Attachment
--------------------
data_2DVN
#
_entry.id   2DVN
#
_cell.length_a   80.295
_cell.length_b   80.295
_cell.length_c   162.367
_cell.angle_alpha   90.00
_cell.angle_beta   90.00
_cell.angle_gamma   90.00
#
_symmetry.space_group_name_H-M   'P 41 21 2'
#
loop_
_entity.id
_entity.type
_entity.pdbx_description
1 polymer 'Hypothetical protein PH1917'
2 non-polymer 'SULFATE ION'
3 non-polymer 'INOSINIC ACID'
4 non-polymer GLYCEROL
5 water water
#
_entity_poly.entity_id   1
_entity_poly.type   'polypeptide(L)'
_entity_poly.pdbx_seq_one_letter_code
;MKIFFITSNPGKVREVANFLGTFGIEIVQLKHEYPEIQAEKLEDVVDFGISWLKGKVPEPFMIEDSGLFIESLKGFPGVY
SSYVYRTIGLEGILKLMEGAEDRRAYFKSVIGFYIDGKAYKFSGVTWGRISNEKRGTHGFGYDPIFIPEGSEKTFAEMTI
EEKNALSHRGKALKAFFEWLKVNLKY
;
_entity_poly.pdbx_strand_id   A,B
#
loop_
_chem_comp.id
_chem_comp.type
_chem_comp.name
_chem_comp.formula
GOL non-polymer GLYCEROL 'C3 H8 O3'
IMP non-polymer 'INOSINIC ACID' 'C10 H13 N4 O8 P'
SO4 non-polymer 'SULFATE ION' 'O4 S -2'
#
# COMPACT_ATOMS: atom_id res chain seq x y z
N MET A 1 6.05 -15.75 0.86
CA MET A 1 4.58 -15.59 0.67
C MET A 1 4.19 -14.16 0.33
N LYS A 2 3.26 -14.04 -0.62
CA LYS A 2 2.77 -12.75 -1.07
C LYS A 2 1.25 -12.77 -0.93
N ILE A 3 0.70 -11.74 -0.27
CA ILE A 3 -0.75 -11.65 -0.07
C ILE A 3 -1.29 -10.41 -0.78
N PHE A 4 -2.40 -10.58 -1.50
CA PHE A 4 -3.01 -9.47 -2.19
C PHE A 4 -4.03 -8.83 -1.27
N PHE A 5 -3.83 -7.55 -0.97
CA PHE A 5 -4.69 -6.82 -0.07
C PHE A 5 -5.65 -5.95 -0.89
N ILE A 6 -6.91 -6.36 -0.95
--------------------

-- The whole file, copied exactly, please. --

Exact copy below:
data_2DVN
#
_entry.id   2DVN
#
_cell.length_a   80.295
_cell.length_b   80.295
_cell.length_c   162.367
_cell.angle_alpha   90.00
_cell.angle_beta   90.00
_cell.angle_gamma   90.00
#
_symmetry.space_group_name_H-M   'P 41 21 2'
#
loop_
_entity.id
_entity.type
_entity.pdbx_description
1 polymer 'Hypothetical protein PH1917'
2 non-polymer 'SULFATE ION'
3 non-polymer 'INOSINIC ACID'
4 non-polymer GLYCEROL
5 water water
#
_entity_poly.entity_id   1
_entity_poly.type   'polypeptide(L)'
_entity_poly.pdbx_seq_one_letter_code
;MKIFFITSNPGKVREVANFLGTFGIEIVQLKHEYPEIQAEKLEDVVDFGISWLKGKVPEPFMIEDSGLFIESLKGFPGVY
SSYVYRTIGLEGILKLMEGAEDRRAYFKSVIGFYIDGKAYKFSGVTWGRISNEKRGTHGFGYDPIFIPEGSEKTFAEMTI
EEKNALSHRGKALKAFFEWLKVNLKY
;
_entity_poly.pdbx_strand_id   A,B
#
loop_
_chem_comp.id
_chem_comp.type
_chem_comp.name
_chem_comp.formula
GOL non-polymer GLYCEROL 'C3 H8 O3'
IMP non-polymer 'INOSINIC ACID' 'C10 H13 N4 O8 P'
SO4 non-polymer 'SULFATE ION' 'O4 S -2'
#
# COMPACT_ATOMS: atom_id res chain seq x y z
N MET A 1 6.05 -15.75 0.86
CA MET A 1 4.58 -15.59 0.67
C MET A 1 4.19 -14.16 0.33
N LYS A 2 3.26 -14.04 -0.62
CA LYS A 2 2.77 -12.75 -1.07
C LYS A 2 1.25 -12.77 -0.93
N ILE A 3 0.70 -11.74 -0.27
CA ILE A 3 -0.75 -11.65 -0.07
C ILE A 3 -1.29 -10.41 -0.78
N PHE A 4 -2.40 -10.58 -1.50
CA PHE A 4 -3.01 -9.47 -2.19
C PHE A 4 -4.03 -8.83 -1.27
N PHE A 5 -3.83 -7.55 -0.97
CA PHE A 5 -4.69 -6.82 -0.07
C PHE A 5 -5.65 -5.95 -0.89
N ILE A 6 -6.91 -6.36 -0.95